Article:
NYSF re-fired my spark for science, but also the spark for writing crazy ideas on paper and thinking about how they could actually work
When Claudia Strauss Forster received the email advising of her selection to attend National Youth Science Forum (NYSF) 2016, she changed her plans for January entirely. Instead of spending the final two weeks of her summer holiday on exchange in Germany, she accepted the offer via the Royal Society of New Zealand, and flew from Munich to Sydney to begin her NYSF adventure.
For Claudia, the highlight of the program was the welcome lecture from NYSF Chair and Deputy Vice-Chancellor Research and Innovation from the University of South Australia Professor Tanya Monro, an expert in the field of photonics.
“Her work surrounding lasers and using photons to identify rust in aeroplanes without having to take pieces apart fascinated me. It was something I had never considered possible. Her talk also made me realise that in order to make change in the scientific world, you need to believe that what you are studying has an application to the problem someone else is facing. You need to make the connection between two seemingly unrelated topics, as Professor Monro and her team have done with lasers and aeroplane rust.”
At the NYSF, Claudia was a member of the Darwin interest group, which focused on earth and environmental science. “I had not fully appreciated that this encompassed everything from anthropology, to an arboretum, to using aquatic life as a mechanism to monitor pollution of a lake. I found the visit to CSIRO Black Mountain’s facility particularly interesting. We were looking at the genetic modification of cotton and wheat, and seeing if it would be possible to make a stronger crop, that was less prone to factors such as frost or rust. They had found that although their previous work with potatoes had generated a crop much stronger and produced a much greater yield, the food industry still did not want to use genetically modified potatoes. I then realised that there is more to scientific discovery than just doing the most and the best you can do, as for it to be useful it needs to be accepted by the community. I realised that the next challenge for science is not only discovering more, but proving to the world that it is worth the change.”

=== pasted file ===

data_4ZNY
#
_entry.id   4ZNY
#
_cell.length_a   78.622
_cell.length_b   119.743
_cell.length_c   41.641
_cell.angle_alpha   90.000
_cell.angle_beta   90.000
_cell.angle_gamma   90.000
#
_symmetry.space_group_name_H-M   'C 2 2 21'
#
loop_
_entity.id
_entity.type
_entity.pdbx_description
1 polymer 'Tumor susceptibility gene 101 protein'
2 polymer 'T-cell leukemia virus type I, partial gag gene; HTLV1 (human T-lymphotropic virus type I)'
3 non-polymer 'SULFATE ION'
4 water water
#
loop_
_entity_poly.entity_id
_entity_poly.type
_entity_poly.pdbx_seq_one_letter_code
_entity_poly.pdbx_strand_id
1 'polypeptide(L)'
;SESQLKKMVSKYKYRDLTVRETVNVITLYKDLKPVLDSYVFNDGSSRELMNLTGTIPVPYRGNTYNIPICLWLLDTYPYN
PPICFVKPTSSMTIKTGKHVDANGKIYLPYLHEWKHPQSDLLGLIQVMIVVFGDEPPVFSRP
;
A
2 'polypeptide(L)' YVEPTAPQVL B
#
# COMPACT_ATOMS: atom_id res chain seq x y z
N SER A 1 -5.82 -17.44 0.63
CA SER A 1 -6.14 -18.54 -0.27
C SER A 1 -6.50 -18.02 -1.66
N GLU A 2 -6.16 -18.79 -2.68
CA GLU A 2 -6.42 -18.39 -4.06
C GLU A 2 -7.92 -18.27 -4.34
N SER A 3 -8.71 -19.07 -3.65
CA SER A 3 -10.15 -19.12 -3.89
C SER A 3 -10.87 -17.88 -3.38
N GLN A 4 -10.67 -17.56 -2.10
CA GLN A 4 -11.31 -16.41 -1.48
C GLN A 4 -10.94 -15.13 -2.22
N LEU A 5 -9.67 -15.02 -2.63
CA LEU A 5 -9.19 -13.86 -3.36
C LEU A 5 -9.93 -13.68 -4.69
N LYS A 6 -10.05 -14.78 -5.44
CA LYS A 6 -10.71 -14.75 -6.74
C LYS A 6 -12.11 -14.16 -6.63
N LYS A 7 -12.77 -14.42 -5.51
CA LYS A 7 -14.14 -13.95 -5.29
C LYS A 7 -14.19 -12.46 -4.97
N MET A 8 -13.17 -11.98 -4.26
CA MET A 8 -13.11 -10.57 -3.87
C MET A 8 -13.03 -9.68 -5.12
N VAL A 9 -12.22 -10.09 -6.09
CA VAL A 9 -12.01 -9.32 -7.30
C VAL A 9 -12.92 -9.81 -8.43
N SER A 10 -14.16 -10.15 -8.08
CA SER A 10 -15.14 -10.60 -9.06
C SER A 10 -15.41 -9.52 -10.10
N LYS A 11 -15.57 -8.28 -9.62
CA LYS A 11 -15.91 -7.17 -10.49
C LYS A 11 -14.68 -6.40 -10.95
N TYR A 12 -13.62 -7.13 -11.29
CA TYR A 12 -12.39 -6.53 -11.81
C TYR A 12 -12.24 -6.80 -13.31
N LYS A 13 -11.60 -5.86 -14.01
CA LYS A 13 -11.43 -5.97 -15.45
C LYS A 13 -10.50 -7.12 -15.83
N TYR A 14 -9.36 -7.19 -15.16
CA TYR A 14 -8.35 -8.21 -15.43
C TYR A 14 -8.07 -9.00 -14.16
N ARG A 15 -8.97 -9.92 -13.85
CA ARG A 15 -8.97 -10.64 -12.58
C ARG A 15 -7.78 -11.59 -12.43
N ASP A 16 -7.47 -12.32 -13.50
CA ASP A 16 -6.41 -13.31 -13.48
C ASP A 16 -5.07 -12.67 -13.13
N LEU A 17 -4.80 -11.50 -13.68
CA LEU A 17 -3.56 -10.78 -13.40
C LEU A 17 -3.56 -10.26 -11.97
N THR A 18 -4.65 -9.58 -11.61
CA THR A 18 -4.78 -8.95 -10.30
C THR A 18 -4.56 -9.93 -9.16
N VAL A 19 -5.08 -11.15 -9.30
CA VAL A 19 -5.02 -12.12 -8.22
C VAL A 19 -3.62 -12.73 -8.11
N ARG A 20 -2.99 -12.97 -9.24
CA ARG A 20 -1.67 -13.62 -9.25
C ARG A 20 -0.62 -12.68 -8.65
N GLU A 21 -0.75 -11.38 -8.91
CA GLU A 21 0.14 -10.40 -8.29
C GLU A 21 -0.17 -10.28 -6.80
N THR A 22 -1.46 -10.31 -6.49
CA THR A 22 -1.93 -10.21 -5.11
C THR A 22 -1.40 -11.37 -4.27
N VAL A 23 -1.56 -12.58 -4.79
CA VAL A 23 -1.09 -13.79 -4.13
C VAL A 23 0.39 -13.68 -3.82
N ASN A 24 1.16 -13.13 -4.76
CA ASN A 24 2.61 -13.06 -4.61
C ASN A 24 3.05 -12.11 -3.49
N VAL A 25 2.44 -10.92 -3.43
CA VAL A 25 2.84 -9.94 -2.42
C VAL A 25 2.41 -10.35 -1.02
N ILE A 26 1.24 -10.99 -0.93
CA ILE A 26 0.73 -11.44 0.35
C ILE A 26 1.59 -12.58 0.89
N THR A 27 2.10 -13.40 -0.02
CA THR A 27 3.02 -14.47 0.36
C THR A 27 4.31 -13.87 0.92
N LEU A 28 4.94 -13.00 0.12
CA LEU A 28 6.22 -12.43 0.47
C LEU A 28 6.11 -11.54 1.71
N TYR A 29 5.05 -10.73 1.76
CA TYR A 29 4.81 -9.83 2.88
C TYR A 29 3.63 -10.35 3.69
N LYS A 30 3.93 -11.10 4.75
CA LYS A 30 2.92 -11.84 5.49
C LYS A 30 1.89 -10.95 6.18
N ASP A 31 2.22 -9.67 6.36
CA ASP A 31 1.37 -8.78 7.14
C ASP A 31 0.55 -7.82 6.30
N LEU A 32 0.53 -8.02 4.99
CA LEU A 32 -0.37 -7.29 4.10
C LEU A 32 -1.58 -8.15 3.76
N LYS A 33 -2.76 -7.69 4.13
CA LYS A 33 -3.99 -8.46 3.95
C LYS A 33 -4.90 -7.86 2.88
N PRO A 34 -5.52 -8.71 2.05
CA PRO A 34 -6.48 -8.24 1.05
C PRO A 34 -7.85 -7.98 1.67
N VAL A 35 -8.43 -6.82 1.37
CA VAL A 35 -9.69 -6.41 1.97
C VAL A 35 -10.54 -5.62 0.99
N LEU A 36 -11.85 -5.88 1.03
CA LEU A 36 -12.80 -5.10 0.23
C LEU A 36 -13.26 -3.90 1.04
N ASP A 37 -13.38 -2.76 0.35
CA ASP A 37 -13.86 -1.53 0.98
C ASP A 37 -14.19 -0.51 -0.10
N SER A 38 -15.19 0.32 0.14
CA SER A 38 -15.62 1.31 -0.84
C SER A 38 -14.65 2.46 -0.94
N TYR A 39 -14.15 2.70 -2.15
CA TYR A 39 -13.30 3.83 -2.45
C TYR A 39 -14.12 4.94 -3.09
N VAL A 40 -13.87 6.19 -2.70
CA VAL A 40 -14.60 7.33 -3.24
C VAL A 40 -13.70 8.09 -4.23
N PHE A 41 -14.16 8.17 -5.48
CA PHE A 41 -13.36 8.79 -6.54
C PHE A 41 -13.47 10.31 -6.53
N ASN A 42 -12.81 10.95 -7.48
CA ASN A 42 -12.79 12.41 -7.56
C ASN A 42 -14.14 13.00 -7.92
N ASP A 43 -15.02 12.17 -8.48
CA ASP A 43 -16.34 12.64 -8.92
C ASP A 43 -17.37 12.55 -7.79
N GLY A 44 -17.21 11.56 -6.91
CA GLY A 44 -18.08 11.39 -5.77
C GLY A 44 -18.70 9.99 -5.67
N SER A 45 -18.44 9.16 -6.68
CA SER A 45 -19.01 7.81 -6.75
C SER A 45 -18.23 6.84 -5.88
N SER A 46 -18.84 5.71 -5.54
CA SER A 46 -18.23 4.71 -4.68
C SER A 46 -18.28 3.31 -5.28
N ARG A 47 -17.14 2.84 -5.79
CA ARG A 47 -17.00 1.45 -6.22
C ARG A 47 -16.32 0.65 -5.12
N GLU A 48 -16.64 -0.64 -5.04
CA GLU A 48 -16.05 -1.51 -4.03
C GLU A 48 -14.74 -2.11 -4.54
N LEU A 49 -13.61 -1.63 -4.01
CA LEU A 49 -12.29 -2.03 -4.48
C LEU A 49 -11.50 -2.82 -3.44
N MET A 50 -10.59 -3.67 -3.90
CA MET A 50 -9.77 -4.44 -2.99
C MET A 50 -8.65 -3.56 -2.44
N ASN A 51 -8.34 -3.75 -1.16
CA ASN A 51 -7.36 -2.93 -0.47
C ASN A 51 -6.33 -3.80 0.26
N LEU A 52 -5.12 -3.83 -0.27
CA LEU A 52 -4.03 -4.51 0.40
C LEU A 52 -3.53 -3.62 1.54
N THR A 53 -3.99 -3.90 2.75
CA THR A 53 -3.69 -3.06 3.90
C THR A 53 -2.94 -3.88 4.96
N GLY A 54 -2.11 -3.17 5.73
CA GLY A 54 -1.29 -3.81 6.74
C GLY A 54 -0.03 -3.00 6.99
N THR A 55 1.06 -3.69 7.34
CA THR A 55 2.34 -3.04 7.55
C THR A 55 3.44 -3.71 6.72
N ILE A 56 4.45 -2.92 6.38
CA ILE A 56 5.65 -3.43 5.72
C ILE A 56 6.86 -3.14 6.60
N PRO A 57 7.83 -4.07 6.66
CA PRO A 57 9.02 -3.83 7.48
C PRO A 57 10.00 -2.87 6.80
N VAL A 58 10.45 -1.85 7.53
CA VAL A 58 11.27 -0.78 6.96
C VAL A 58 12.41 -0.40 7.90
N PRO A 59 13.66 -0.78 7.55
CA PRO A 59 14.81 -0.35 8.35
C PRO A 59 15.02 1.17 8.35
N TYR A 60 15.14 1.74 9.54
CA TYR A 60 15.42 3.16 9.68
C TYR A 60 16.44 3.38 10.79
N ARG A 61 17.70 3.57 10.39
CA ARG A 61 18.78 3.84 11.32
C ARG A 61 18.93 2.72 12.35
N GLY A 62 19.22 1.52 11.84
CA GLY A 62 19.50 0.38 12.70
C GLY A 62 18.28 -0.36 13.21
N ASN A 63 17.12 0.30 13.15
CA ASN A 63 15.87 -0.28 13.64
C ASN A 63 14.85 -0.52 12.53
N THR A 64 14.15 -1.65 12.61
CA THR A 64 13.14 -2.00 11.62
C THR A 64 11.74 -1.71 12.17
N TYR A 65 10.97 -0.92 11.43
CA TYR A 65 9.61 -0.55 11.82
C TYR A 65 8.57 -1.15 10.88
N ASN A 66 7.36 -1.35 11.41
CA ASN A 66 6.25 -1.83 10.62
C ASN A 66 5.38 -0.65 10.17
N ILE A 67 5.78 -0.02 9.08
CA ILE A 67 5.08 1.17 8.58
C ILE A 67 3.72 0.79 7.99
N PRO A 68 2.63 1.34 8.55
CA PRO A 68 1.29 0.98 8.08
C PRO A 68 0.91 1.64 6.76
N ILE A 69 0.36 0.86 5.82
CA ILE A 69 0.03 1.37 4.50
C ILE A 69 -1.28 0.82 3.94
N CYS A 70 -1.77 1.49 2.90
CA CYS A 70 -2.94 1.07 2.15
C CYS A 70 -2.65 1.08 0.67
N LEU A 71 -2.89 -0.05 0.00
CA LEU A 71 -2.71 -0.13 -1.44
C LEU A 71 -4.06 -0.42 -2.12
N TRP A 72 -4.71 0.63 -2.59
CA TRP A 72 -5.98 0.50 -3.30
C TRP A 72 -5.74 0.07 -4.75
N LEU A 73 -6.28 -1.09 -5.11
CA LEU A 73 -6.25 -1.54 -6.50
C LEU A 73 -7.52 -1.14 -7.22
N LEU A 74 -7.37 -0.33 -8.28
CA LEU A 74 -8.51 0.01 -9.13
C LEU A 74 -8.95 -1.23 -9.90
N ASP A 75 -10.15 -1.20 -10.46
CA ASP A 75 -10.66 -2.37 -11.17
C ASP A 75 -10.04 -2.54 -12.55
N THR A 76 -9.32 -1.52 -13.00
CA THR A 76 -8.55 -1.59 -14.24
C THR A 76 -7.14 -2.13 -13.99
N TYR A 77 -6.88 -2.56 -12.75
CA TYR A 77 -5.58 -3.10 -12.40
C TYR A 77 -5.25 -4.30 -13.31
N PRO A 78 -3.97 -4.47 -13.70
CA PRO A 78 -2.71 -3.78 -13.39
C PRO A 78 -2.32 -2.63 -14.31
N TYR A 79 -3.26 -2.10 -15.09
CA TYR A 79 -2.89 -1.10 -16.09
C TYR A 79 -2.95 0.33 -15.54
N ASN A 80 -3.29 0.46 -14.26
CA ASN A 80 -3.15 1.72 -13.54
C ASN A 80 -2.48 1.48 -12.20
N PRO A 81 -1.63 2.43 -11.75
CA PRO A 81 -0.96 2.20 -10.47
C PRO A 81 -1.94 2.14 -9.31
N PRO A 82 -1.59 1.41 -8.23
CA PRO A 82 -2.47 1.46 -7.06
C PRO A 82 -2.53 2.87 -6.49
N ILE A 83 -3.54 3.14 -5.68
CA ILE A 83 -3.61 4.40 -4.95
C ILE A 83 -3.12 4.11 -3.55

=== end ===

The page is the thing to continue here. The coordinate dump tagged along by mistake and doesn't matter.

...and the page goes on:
Claudia says that the NYSF’s science-related social activities and the presentations she gave have been of great benefit. “These moments assisted with developing my personal identity. The moments where you were suddenly discussing the ethics behind using nuclear power, and it seemed normal because everyone else there was just as into the conversation as you were. It was more than just tips on public speaking or hints about body language that made the personal difference at NYSF. The atmosphere made me realise that you can be smart, humble and recognised for who you are while still being yourself.”
“One of my favourite social events was the science dinner. It was inspiring to talk to and sit at a table with a representative from Monash University, the NYSF, Canberra Institute of Technology and IP Australia, as well as fellow students. It provided ideas as to where I want to go with science and how I could get there, all at one dinner table.”
Claudia’s NYSF experience has not sent her down one career path, but instead, “… opened my mind to numerous possibilities. After being in Germany I was inspired to write my five-minute presentation on how languages affect the way we think, particularly in science. NYSF made it clear to me that I want science to be a big part of my life, but that languages, dancing and all the other things I love can play a part. Ultimately science can be found in everything, and finding these connections and being able to see things from a unique perspective is what makes science so fascinating.”